While explaining diversity to the class, a teacher says, “We are all individuals,” which prompts one student to proclaim, “I’m not!” A funny joke, but it’s also an apt depiction of “different.” Manuals on identifying and coping with human differences are factually and practically useful, but sometimes hearing about someone’s life helps a reader more fully understand a “difference.” Memoirs often paint a more realistic picture of what it’s like to be different and touch us on a deeper level.
Jeanette Winterson’s Why Be Happy When You Could Be Normal is a case in point. Readers will understand why the author continually wonders what a happy childhood looks like as she describes her abusive adoptive mother and why she continually looked for the love she missed in her early years. Searing, funny and heart-wrenching, this is a memoir of a woman seeking the illusive “normal.” Humor is a common feature of this type of memoir and sometimes funny covers or clever titles, like those of the books below, can help us identify the quirky memoirs that are the perfect uplifting, helpful and supportive books we need.
Blake E. S. Taylor’s ADHD and Me: What I Learned from Lighting Fires at the Dinner Table helps readers better understand ADHD and its effect on kids. Barely out of his teens, the author shares his own methods for coping, along with some hilarious anecdotes that reveal his energetic, impulsive, disorganized, misunderstood, disobedient self. In addition to setting fires at the table, he also admits to touching a T-Rex at the natural history museum and experimenting with volcano-making when his parents were sleeping. He describes his distracted mind as a “television with the channel changing uncontrollably” (p.15) and the pain of loud, sharp noises as “needles piercing my eardrums” (p.109). This quick, accessible book is perfect for teens with ADHD.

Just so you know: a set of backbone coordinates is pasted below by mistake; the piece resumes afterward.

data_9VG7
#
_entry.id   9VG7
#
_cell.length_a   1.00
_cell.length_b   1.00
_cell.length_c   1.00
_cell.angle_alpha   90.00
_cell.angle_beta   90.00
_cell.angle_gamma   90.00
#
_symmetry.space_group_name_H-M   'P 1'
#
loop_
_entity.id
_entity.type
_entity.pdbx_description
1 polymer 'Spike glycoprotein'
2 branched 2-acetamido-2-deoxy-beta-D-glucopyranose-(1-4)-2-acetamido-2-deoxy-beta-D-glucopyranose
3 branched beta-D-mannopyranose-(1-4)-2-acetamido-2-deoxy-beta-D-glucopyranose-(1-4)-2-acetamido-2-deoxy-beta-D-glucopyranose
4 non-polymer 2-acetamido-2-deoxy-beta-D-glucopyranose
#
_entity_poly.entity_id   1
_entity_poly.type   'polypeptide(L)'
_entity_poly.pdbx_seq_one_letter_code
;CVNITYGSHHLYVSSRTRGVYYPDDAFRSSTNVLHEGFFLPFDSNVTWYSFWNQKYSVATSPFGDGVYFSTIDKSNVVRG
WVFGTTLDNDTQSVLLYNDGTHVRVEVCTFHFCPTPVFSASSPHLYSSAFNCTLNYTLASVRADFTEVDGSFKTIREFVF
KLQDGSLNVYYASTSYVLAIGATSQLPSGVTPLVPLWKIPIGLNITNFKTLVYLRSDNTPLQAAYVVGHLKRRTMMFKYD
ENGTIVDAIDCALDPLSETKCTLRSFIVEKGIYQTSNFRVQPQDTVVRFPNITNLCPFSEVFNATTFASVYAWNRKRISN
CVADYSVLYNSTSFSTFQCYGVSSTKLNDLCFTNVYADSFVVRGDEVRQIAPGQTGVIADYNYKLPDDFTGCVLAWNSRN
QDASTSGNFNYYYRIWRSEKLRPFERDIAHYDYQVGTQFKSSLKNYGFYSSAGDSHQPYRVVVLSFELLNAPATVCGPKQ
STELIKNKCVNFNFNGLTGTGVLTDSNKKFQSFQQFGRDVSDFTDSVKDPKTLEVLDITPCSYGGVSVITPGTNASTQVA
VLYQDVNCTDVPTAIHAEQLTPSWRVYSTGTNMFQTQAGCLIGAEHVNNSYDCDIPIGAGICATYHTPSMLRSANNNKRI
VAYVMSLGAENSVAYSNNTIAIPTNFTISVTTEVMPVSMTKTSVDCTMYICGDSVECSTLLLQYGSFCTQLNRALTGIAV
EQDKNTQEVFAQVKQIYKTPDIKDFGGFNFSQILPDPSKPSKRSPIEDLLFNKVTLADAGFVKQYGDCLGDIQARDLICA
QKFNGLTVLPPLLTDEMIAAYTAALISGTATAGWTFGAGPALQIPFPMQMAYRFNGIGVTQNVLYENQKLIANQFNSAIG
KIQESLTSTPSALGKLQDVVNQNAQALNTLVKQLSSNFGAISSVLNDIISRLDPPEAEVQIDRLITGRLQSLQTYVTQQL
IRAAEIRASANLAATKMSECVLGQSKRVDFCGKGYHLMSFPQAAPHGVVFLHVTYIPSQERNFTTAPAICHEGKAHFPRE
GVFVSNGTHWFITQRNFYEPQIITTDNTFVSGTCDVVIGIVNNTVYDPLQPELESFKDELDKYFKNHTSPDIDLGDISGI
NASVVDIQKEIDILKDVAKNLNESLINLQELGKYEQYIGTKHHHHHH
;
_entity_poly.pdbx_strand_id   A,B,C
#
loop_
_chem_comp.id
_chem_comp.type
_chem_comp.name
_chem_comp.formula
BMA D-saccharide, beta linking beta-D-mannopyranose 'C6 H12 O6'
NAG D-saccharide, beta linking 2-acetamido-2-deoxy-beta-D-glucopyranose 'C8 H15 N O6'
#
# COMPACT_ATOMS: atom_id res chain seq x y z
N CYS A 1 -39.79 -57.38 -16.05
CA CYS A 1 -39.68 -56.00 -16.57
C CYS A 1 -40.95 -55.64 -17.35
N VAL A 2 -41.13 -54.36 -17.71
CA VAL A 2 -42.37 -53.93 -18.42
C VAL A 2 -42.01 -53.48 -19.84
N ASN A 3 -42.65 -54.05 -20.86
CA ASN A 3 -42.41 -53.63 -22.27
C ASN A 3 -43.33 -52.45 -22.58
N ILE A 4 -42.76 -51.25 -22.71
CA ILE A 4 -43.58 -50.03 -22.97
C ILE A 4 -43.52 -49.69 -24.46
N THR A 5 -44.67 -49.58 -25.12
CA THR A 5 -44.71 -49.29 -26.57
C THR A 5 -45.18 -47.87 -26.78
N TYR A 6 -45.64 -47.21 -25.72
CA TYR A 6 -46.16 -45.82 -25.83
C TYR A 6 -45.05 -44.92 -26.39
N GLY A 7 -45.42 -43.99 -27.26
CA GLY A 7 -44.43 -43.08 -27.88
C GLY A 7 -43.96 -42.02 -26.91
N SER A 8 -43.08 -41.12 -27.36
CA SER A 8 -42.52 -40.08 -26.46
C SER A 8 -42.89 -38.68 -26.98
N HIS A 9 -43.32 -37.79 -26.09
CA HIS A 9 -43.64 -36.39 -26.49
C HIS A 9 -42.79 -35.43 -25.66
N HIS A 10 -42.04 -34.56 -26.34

Terri Cheney’s autobiography The Dark Side of Innocence: Growing Up Bipolar is a tribute to her courage and tenacity in taming what she called the Black Beast. She writes eloquently about her troubled childhood, her first attempt at suicide at age seven, and her violent behavior in an effort to pinpoint the beginnings of her bipolar symptoms. Cheney has connected with many bipolar sufferers happy to know they are not alone.
Parents of autistic children will gain insight from Bad Animals: A Father’s Accidental Education in Autism. Joel Yanofsky relates with self-deprecating humor exactly what it’s like to have an autistic child: how he learned to prevent or diminish tantrums using Rolling Stones songs like “You Can’t Always Get What You Want” and to help his son externalize his feelings by labeling them as monsters (the Temper Monster, the Grumpy Monster, p32). The author admits that at first all he could manage was “sighing and muttering” to himself and then later describes the behavioral system he and his wife maintain with their son now.
If we are lucky, during our lifetimes we will meet not only many people who are “individuals,” but some who are average and a few who are different. More important than identifying the difference is understanding the person. Reading memoirs is a good start.